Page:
How to build a fire

This is a collaboration with Hrach Jinbashian, who provided the photographs from Lebanon. Currently in Armenia, he was present in Lebanon at the beginning of the protests. A warm thank you to him.

105 fires, a broken political and economic system, corruption x10000, a proposed tax on WhatsApp, 2 million+ refugees, 4 million citizens, and an enormous diaspora.

This is Lebanon. Where Armenia got a month long Velvet Revolution with people in the streets demonstrating in an organized fashion, Lebanon is getting a mixed gigantic melting pot: some violence here, there and strengthening at times, people in the streets demonstrating in a unified fashion, every religion present, no political parties (openly) present, keeping a vigil at night, garbage clean-ups every morning. Yesterday, a veritable human chain was organized from the South to the North.

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Burn! Burn! Ablaze! Ablaze! Against city backdrop. Jal el Dib, October 2019 ©Hrach Jinbashian

Right now, it has been a little over a week but no one knows how long it will last, either the Revolution or the peacefulness. The fear of war breaking out again is real. However, social media exploded overnight Thursday, 17 October. Every moment is documented. Lebanese media are sharing and reporting 24/7. The movement had the army on its side, though there were orders for it to reopen roads last Tuesday.

The most important though: the power moving the revolution. Women have carved out a place in the protests. The many messages on citizenship for children, for example, have circulated. One woman protected protesters by kicking a politician’s bodyguard to avoid the gun pointed at bystanders. Another led a dabke dancing in the middle of the street. Whole groups were out on day 6 and day 7 in front of the army ranks. Several turned morning clean-ups into family outings. And there’s so much more.

It can only be described as beautiful though some last Monday, after the Prime Minister’s speech, felt they didn’t know what else to do. Because of the system’s instability, they want to think of its fragility.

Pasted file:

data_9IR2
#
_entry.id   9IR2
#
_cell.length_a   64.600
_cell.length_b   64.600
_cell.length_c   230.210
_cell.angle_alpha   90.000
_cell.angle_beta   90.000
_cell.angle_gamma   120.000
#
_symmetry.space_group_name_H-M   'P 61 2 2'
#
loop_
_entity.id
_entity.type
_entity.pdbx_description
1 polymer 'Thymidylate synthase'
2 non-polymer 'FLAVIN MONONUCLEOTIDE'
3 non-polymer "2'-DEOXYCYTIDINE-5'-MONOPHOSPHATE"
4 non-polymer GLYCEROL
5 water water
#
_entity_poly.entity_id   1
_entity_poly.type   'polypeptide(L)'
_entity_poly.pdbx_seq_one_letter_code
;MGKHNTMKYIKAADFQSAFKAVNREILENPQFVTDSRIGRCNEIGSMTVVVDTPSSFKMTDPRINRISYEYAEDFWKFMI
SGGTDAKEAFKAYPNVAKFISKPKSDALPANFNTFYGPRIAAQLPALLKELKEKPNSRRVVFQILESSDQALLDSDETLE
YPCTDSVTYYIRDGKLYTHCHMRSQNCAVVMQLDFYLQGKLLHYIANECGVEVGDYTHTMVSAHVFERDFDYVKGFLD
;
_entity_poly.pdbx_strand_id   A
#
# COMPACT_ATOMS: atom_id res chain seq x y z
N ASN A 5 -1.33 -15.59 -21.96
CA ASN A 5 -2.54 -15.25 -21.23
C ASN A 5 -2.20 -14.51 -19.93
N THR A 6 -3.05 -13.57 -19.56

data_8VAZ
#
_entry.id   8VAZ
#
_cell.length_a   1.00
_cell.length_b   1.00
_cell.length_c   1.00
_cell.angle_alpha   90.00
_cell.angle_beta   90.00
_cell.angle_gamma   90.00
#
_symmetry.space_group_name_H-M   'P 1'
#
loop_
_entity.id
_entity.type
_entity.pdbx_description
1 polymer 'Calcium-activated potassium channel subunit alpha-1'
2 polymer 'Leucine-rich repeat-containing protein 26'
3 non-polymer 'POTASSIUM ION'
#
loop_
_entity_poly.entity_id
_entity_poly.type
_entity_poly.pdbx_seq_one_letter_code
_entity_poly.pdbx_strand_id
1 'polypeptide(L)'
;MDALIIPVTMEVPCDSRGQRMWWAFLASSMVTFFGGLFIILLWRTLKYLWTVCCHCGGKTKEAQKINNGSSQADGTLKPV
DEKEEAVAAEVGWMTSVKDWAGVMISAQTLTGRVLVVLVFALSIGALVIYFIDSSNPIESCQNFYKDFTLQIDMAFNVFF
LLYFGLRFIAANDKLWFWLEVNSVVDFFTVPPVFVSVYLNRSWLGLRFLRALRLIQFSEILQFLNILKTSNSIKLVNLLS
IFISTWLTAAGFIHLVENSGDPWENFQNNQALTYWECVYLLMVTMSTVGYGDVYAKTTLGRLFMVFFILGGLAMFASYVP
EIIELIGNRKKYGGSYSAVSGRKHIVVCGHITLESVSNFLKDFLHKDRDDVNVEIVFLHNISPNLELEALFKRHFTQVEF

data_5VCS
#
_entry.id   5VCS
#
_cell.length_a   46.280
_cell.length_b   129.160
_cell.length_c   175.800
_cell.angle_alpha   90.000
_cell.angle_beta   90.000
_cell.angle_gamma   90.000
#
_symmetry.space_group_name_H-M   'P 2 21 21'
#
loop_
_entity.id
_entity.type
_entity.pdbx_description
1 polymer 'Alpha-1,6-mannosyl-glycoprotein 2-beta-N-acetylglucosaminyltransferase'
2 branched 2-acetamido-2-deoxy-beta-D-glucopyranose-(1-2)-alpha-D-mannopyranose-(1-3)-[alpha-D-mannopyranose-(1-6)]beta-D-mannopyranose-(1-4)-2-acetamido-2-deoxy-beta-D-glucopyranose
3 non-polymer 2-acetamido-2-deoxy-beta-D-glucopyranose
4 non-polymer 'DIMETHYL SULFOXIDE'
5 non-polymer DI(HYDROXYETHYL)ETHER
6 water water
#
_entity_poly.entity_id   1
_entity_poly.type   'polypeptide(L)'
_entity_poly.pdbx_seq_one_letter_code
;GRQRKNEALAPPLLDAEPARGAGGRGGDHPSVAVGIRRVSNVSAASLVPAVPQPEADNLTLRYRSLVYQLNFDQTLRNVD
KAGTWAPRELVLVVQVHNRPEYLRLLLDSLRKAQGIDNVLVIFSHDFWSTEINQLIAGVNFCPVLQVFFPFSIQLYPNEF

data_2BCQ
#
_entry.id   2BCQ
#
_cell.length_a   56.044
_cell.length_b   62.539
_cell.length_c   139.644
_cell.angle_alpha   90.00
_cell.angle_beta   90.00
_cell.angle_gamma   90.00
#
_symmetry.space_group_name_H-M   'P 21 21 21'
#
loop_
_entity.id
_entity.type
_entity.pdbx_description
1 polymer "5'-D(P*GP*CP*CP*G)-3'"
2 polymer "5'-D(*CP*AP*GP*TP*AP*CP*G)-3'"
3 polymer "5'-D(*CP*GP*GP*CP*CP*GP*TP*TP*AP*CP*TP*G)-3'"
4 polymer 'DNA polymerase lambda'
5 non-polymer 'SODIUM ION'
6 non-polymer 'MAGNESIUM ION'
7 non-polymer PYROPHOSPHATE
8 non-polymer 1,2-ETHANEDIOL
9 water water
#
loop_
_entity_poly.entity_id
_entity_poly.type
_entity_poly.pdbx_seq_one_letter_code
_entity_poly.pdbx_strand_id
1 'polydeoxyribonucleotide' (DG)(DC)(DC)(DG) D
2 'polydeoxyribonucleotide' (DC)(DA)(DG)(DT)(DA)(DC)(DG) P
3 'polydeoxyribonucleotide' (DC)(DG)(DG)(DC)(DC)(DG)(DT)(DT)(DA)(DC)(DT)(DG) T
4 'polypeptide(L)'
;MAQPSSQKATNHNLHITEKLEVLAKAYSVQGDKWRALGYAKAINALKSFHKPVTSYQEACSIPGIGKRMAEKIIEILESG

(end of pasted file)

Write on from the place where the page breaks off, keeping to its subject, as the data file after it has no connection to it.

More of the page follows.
But is this right? Is that a wise conclusion? Because, if we start thinking “oh well, I’m not going anymore because where is it going to lead?”, it is not good. Hope is unrealistic, they say, but when a revolution is half demonstrations, half “block party” (Yes. We’re going to call it that way), it means something. Armenia lived in fear of the future during the Velvet Revolution’s one month of sit-in protests among chess playing, dancing, car honking, and fireworks. Those fears continued for months. Fearing in the face of the unknown is all right. It’s human. If we know something, are so sure of it, then we all have a chance to push for it.

The Lebanese are no different.

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“Liban, rouge, blanc, et cèdre”. Lebanon, red, white, and cedar tree. Many from the diaspora are coming back to Lebanon to join the Revolution. Beirut, October 2019 ©Hrach Jinbashian

They know, first and foremost, it’s living. You hear it in the diaspora; it’s all in the saying: we lived even during the bombs. Zeina Abirached wrote about the influence behind her first book Le Jeu des Hirondelles.

Vous savez, je pense qu’on est quand même, peut-être, plus ou moins, en sécurité ici.

This was her grandmother speaking to journalists in 1984 and the words must have been inspiring because they form the backbone of the book.

They echo still today.  Not only in Lebanon but also the diaspora. Because if there’s one diaspora bigger and bolder than the rest, it’s the Lebanese. As social media exploded that first Thursday, the diaspora moved quickly. By the first Sunday night, many around the world had participated in silent protests to bring solidarity to Beirut. And it continues. It will continue.

Day 12 of protests is ongoing. The only question, among the feelings of unity and feelings against the longtime running corrupted political class, is the one about tomorrow. What will happen tomorrow? Or next week, next month?

And lastly, will it last? How will it end?

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There is no better way to sit. Beirut, October 2019 ©Hrach Jinbashian

 

Note: Zeina Abirached’s book Le jeu des hirondelles (Cambourakis, 2007) is translated in multiple languages. The English translation: A Game for Swallows.

A few recommended news outlets:

English language:

NPR, OpenDemocracy, Beirut Today, CNN, BBC.

French language:

Le Monde and Le Figaro. The best though is to keep with Lebanese L’Orient-Le Jour.

There are more. This is only a small list of media.

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